However, the book gives some hope of change in the future in Chapter Five, ‘Fashion Matters Berlin: City-Spaces, Women’s Working Lives, New Social Enterprise?’ (originally published in 2013), where the author revises her research with small-scale fashion designers, social enterprises, academics and policy-makers in Berlin’s fashion scene. In this case study, McRobbie presents the possibility of creating new practices in cultural industries driven more strongly by social democratic thinking than by the neoliberal agenda. Differently from London, in Berlin the vocabulary of self-entrepreneurialism is not entrenched in the discourse about creative work by designers or policy-makers. The Berlin fashion scene follows a tradition of social projects with public support in Germany, aimed at creating meaningful jobs and promoting social inclusion through the enhancement of work skills, especially for local women.
Focusing on the area of Neukölln, the author describes the interesting case of a fashion social enterprise directed at teaching and training local Turkish-German Muslim women in fashion crafts (knitting, crocheting and pattern-cutting) with a strong focus on egalitarian management, commitment to ethical issues and contributing to the local area. She describes this as a way of ‘female ‘‘post-Fordist’’ place making’ (124), where fashion designers and other creative professionals create an alternative urban economy. The creative dispositif in Berlin’s fashion scene is put to work through Senate programmes to impact the market of fashion consumers and other programmes for fashion-craft producers, like subsidies for skill enhancement or for renting work spaces. The author presents the Berlin model as an alternative to how creative industries transform urban space in other global cities like London; but she also wonders if using creativity for doing a ‘social good’ could be a different form of governmentality, a new way of understanding compensation for long hours of low-paid casual work.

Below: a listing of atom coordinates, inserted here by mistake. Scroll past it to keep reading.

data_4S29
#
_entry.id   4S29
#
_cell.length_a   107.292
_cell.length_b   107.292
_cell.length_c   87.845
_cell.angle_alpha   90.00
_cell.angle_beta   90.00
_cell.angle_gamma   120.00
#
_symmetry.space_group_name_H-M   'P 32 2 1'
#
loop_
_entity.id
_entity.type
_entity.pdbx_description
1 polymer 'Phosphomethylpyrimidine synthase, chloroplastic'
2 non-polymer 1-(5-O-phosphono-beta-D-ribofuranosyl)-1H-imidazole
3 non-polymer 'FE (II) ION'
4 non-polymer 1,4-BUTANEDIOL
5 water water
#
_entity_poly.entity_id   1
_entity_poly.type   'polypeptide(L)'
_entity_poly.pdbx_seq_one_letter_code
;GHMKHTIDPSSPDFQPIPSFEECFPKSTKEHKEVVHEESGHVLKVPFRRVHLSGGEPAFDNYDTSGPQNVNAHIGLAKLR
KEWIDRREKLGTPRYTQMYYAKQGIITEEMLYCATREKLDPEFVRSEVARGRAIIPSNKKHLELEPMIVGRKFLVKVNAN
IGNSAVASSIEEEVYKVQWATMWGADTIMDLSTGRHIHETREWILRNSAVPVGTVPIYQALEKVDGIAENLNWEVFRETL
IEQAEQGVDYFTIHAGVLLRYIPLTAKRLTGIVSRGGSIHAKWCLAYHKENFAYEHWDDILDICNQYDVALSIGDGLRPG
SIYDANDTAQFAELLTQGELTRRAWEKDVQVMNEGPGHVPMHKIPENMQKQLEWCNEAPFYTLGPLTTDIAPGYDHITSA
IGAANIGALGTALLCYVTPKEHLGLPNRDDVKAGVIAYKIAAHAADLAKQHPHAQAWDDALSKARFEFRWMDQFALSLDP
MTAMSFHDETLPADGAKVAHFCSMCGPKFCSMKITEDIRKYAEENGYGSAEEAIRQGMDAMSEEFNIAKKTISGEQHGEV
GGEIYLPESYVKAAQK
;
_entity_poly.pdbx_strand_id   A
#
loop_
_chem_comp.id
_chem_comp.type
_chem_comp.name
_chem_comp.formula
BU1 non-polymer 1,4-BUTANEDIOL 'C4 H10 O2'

In the book’s conclusion, McRobbie introduces new case studies to discuss what other forms of social enterprise could be imagined in the cultural industries. She is interested in EU job creation schemes in the cultural sector and how arts and creativity are being used to create employment for young people. By looking at these kinds of projects, her aim is to open up discussion on European perspectives on the deployment of the creative dispositif. The author reviews the development of two projects in the Italian cities of Palermo and Spoleto, positioning the strong involvement of NGOs in generating work opportunities as a new form of ‘redistributive welfare’. Both case studies serve to highlight the possibility of social inclusion by offering work, exchange and training options to disadvantaged youth and single mothers. McRobbie argues that these kinds of initiatives would be unthinkable in the UK context, where current forms of social enterprise are aimed at solving a social problem with efficiency, reducing welfare expenses and shrinking the role of the state.
Be Creative advocates understanding creative labour as precarious work, but also exploring possibilities for future changes. It is an excellent summary of McRobbie’s extensive contributions to the field of the cultural and creative industries. Discussions about creative labour, creativity and their connection with neoliberalism through case studies in Europe and the UK would be of interest for academic readers, creative workers and policy-makers.
Paz Concha is a PhD Candidate in the LSE Sociology Department. Her research explores the relationship between cultural economies, place making and urban regeneration.
Note: This review gives the views of the author, and not the position of the LSE Review of Books blog, or of the London School of Economics.